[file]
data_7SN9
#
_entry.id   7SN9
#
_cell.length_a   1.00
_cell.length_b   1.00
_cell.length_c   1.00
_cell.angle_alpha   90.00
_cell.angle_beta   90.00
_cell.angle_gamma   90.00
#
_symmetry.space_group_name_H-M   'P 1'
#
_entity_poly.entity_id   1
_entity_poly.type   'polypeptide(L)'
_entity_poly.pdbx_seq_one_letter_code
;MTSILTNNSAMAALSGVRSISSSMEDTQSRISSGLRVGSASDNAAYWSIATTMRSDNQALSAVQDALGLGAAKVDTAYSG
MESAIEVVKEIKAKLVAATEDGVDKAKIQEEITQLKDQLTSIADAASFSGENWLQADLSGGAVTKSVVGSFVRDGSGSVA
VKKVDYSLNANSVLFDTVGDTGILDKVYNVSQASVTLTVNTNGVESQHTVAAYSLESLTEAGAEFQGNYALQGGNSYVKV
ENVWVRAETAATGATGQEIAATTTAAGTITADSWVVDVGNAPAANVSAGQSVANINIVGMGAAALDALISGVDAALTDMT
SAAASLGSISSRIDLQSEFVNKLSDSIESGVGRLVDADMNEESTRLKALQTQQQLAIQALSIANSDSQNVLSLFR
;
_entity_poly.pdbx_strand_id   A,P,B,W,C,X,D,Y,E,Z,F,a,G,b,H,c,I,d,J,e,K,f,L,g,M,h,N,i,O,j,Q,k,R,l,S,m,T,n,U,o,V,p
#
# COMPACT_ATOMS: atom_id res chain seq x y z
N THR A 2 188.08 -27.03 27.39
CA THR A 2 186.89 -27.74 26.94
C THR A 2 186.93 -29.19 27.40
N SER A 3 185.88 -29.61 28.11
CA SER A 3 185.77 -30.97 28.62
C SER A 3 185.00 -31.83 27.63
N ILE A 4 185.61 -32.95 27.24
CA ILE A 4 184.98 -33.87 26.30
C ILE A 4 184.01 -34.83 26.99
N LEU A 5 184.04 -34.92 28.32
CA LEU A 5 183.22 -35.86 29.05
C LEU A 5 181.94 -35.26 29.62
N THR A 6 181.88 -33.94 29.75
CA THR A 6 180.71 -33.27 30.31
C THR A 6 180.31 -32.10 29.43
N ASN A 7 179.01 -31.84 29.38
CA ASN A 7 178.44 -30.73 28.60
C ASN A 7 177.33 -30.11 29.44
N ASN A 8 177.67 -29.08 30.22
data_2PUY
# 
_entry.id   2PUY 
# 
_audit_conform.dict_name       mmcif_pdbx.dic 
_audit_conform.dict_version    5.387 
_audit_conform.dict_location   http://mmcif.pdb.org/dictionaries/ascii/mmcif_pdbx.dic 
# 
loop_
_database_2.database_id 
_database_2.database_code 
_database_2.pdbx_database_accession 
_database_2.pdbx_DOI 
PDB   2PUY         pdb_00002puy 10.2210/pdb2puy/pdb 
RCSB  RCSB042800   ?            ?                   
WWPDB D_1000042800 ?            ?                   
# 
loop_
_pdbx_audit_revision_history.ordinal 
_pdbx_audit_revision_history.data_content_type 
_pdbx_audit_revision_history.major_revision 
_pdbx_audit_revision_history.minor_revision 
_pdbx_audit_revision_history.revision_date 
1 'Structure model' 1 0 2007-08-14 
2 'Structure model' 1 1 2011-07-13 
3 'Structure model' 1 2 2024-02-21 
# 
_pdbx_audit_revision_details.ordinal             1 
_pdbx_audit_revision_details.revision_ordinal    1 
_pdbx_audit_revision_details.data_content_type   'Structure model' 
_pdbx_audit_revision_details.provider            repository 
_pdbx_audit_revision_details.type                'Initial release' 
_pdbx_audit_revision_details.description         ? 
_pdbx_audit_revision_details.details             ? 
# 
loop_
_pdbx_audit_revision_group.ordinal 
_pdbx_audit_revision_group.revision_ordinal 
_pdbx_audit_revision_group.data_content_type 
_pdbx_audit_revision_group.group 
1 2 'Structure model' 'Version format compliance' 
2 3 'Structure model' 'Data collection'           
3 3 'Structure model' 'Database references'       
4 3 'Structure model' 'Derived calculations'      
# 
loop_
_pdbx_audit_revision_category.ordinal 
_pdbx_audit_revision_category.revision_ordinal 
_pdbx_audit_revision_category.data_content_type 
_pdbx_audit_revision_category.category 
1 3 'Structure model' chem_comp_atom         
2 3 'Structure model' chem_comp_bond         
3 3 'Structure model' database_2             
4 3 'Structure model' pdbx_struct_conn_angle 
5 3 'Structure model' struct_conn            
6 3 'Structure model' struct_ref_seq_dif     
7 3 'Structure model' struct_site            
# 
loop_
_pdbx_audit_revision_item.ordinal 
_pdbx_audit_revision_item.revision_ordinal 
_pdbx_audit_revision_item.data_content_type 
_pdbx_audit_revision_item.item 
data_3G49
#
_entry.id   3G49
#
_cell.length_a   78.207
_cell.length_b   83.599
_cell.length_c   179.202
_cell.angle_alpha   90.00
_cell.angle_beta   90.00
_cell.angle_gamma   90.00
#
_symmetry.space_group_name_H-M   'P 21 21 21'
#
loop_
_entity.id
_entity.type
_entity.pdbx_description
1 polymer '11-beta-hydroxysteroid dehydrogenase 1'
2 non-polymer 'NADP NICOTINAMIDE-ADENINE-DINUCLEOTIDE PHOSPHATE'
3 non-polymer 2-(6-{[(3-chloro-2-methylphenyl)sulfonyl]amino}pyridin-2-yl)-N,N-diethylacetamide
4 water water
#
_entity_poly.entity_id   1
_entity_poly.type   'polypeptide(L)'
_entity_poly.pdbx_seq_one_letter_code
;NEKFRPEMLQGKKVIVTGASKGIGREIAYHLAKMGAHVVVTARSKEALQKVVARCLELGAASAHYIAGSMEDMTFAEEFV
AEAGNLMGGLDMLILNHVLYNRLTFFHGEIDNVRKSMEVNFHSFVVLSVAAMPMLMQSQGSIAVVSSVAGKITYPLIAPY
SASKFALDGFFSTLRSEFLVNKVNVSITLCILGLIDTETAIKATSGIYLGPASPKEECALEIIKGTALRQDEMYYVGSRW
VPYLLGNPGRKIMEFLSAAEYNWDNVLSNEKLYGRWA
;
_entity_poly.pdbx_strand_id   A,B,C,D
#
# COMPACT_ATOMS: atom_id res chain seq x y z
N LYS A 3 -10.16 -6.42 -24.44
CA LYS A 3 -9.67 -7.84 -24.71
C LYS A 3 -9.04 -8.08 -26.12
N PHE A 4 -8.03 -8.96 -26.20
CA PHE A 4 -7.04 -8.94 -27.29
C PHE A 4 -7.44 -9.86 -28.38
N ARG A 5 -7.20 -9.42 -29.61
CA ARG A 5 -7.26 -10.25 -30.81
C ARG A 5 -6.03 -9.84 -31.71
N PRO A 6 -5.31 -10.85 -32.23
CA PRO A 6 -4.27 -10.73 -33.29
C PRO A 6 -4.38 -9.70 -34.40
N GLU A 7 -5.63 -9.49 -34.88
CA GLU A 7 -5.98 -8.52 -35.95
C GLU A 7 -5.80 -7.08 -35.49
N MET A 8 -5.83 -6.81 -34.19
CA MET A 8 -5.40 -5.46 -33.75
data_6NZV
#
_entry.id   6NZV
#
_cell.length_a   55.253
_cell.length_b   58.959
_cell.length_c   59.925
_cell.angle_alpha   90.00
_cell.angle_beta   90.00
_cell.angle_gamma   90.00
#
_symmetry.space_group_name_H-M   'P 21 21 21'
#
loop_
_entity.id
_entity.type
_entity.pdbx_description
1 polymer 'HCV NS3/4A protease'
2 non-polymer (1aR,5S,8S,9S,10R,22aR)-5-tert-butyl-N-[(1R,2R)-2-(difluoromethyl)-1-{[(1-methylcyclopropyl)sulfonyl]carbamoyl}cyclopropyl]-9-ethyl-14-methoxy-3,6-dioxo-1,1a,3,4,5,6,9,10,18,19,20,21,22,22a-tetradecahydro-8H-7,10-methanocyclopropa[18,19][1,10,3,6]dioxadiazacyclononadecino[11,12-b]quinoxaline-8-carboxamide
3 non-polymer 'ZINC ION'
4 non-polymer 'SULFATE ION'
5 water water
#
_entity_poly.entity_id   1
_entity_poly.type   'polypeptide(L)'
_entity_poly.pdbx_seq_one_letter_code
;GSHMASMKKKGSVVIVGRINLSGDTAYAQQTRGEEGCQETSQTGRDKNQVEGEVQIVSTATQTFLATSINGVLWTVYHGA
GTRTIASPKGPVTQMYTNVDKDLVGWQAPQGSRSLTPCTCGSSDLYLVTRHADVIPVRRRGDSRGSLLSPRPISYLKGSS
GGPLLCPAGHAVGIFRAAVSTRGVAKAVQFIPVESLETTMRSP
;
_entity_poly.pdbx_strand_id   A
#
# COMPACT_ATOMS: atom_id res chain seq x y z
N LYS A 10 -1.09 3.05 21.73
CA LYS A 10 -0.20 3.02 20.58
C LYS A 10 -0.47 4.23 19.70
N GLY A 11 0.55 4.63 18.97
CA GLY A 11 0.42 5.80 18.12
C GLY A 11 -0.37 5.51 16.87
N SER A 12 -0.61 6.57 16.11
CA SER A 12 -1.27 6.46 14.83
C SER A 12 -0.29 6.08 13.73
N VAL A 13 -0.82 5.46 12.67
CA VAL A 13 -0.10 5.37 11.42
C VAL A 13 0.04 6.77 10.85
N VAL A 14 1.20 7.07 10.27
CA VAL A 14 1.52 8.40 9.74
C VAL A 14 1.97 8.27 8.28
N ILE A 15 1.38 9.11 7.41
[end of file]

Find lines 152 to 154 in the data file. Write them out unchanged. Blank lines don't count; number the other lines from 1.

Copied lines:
C PRO A 6 -4.38 -9.70 -34.40
N GLU A 7 -5.63 -9.49 -34.88
CA GLU A 7 -5.98 -8.52 -35.95